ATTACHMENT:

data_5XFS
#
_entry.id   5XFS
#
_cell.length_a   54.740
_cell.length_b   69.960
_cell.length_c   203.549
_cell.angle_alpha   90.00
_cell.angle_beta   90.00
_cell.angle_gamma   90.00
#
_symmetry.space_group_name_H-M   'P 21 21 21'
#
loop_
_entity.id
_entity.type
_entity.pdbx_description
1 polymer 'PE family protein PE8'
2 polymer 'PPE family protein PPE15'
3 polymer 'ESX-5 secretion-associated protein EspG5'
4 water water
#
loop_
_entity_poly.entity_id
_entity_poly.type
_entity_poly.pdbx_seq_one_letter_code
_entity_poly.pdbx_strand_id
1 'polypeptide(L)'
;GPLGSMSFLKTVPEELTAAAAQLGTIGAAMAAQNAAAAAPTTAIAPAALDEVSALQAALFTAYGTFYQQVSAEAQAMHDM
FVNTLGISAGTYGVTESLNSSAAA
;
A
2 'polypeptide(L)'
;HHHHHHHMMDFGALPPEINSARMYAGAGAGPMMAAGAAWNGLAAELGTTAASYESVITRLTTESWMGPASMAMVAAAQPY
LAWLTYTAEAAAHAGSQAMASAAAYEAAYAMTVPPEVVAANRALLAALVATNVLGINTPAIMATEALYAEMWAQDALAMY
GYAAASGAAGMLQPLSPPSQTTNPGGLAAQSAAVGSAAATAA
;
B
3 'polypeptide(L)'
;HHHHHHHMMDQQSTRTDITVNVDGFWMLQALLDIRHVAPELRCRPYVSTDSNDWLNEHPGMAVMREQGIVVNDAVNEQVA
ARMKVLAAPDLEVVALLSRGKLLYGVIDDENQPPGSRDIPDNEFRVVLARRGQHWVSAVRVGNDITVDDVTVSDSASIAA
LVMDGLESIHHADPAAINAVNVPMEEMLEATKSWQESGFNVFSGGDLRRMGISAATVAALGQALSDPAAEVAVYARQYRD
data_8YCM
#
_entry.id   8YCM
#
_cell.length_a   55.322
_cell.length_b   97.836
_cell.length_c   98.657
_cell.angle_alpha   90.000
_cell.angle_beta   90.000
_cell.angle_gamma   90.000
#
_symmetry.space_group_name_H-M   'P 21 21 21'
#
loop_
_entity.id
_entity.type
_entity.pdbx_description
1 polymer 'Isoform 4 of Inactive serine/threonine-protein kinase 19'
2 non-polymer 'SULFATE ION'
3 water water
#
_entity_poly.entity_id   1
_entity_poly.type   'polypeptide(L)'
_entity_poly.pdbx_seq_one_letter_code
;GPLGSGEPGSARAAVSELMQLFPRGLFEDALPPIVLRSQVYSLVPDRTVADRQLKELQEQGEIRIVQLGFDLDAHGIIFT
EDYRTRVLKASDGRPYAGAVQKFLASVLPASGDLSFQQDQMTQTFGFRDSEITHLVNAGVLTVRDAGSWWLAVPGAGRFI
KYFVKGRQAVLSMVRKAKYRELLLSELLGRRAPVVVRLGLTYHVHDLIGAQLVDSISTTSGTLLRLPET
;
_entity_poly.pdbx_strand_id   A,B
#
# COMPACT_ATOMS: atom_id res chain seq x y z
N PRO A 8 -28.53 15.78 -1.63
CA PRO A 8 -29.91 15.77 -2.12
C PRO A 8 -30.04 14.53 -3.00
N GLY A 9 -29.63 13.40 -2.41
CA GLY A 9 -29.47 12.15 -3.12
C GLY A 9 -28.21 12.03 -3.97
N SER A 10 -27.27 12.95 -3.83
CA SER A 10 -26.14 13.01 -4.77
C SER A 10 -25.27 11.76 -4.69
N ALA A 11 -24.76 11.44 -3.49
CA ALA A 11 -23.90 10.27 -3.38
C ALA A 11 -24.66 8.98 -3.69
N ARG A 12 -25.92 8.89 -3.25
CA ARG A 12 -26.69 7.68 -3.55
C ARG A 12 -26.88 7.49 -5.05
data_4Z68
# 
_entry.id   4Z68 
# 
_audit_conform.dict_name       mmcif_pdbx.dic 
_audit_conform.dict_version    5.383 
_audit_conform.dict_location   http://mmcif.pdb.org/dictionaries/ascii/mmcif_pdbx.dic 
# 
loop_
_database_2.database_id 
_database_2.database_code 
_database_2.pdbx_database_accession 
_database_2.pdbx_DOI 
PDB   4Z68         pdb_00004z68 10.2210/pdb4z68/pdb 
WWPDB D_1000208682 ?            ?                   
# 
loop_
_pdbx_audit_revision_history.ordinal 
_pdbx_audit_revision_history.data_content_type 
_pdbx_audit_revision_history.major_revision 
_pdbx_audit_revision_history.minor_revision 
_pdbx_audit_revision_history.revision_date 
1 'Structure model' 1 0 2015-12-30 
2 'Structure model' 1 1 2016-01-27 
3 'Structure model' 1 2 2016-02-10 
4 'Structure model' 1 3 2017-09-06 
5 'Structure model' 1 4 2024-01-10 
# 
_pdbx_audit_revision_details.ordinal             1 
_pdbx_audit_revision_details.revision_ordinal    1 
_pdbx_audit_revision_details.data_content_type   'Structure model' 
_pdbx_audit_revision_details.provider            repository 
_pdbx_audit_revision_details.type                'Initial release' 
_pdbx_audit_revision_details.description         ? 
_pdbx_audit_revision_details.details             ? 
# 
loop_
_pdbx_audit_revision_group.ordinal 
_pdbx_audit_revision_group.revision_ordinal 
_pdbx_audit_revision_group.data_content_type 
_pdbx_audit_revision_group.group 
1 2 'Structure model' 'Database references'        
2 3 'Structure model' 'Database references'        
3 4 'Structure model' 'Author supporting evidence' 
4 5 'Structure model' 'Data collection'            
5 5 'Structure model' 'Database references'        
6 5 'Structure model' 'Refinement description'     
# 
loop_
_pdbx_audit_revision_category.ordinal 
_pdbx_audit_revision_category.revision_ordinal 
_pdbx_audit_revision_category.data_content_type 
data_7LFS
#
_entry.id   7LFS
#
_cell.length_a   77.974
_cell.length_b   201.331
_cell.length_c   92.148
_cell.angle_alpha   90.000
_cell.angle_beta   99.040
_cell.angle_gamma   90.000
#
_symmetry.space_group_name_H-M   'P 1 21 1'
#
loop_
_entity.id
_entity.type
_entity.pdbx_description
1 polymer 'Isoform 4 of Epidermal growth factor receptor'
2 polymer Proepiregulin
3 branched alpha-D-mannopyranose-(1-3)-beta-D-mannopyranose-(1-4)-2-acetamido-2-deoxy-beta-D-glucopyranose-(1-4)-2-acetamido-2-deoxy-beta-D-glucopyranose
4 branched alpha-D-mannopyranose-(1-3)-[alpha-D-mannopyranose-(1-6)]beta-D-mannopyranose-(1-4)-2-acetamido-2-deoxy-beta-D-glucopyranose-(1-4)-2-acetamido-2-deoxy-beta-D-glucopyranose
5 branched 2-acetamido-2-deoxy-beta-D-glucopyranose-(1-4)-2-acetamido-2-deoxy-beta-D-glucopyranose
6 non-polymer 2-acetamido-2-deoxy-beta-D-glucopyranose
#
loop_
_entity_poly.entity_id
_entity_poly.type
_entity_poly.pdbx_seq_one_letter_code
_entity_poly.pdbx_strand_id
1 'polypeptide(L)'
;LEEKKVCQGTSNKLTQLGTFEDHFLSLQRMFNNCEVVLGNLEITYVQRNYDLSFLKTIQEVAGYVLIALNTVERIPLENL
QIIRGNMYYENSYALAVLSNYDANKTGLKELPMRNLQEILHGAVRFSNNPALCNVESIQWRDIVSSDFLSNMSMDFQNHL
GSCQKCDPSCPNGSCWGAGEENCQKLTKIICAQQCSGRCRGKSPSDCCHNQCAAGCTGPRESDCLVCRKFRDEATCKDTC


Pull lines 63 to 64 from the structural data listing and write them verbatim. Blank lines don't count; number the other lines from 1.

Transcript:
#
_entity_poly.entity_id   1